About Ernest L. Boyer
Ernest L. Boyer, Sr.
A Leader of Educators, An Educator of Leaders
1928 - 1995
He carefully and persuasively explained to the nation that education requires sustained attention to the individual child and adolescent, and maintained that society has a moral obligation to make sure every student gets that kind of attention. With assistance from the Atlantic Richfield Corporation, The Carnegie Foundation then funded 225 high school projects across the nation to stimulate real school reform.
In his next study, College: The Undergraduate Experience in America, published in 1987 by Harper & Row, Ernest Boyer again put one of the nation's institutions under his critical yet caring gaze. He found far too many college students shortchanged by the faculty's obligation to conduct research over teaching. He contended that the nation must put more resources into undergraduate education, expand orientation and faculty mentoring for new students, and create community service programs for students. The Christian Science Monitor called it "the most thorough look at undergraduate colleges ever taken."
In the report, Boyer pointed out: "The undergraduate experience, at its best, also means encouraging students to be active rather than passive learners. In measuring the quality of a college one should ask if the institution has a climate that encourages independent, self-directed study. Is priority given to the required lower-division classes? Is teaching more than lecturing? Do general education courses have small discussion sessions in which students work together on group assignments? Are undergraduate courses taught by the most respected and gifted teachers on campus? Because much learning occurs outside the classroom, it is important to know how accessible faculty are to their students, through office hours, to be sure, but also elsewhere on the campus."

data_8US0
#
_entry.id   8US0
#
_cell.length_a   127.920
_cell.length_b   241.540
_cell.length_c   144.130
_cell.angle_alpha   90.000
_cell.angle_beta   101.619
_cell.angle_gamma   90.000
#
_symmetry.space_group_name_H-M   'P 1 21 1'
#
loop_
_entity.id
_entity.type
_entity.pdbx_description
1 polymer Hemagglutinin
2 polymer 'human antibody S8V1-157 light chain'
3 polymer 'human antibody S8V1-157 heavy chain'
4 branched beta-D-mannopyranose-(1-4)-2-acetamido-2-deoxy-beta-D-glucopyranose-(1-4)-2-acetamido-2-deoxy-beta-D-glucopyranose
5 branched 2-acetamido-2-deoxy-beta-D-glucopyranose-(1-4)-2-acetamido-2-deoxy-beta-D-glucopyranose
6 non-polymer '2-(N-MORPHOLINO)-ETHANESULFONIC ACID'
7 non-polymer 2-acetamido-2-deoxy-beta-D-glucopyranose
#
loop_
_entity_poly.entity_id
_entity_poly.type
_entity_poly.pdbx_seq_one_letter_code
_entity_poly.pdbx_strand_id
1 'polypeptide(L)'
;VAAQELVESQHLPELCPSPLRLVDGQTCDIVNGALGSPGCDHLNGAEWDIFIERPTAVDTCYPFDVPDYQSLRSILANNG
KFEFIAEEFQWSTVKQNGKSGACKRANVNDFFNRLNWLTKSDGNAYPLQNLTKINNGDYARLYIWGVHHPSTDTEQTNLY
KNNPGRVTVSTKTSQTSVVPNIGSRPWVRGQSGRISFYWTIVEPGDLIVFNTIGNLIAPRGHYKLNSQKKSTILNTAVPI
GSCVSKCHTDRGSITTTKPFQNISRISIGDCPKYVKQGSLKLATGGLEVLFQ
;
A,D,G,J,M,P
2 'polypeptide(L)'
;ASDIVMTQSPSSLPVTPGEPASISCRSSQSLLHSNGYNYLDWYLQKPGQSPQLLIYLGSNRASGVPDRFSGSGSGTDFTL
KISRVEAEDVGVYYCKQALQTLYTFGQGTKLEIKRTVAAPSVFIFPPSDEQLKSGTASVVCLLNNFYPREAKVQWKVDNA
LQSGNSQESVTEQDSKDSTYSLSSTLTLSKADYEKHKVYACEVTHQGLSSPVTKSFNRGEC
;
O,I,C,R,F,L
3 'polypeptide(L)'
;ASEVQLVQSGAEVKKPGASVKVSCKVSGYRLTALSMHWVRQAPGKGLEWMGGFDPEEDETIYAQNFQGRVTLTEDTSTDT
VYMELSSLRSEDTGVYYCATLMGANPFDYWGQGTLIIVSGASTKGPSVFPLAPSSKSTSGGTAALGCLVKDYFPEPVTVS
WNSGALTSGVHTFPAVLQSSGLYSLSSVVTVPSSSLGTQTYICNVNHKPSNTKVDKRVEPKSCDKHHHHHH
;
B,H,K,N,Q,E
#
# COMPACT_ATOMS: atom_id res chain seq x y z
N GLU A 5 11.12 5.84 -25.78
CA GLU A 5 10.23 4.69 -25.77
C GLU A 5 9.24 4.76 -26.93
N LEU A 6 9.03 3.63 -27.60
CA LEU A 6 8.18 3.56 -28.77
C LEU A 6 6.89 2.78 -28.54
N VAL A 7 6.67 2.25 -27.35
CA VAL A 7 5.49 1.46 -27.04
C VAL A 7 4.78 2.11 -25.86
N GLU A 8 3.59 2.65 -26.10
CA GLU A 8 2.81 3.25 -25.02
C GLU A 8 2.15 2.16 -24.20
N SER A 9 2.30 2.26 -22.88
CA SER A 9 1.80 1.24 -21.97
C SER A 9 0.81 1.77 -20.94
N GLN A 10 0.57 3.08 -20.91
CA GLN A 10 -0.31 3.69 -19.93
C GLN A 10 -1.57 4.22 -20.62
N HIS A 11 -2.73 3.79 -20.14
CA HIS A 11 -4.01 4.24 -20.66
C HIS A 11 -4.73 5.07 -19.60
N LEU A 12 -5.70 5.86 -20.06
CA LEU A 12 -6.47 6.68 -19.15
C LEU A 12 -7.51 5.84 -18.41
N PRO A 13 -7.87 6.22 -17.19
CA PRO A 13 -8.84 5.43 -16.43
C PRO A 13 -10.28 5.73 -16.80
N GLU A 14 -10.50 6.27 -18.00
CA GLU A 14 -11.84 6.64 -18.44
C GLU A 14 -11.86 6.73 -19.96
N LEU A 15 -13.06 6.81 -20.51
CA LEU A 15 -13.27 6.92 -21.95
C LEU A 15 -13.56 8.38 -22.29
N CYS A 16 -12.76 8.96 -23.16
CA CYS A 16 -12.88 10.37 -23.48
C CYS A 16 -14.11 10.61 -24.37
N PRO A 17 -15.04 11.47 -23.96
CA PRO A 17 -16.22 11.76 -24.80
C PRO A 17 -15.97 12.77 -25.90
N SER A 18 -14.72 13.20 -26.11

Boyer also connected the world of learning in the classroom to the world outside. In both High School and College, he argued that students needed to be engaged in community service. This idea was promulgated throughout schools and communities and in some states such as Maryland, legislation was introduced to promote student service.
In its 1990 "The Best of America" citations, U.S. News & World Report gave Ernest Boyer its "Excellence Award in Education," calling him "a major force in education reform." The magazine explained that "his reports High School and College have helped to bring back the core curriculum, upgrade the teaching profession, and reinforce the importance of schools as seedbeds of democratic ideals. These are among the reasons more than 400 education experts we surveyed singled out Boyer for excellence."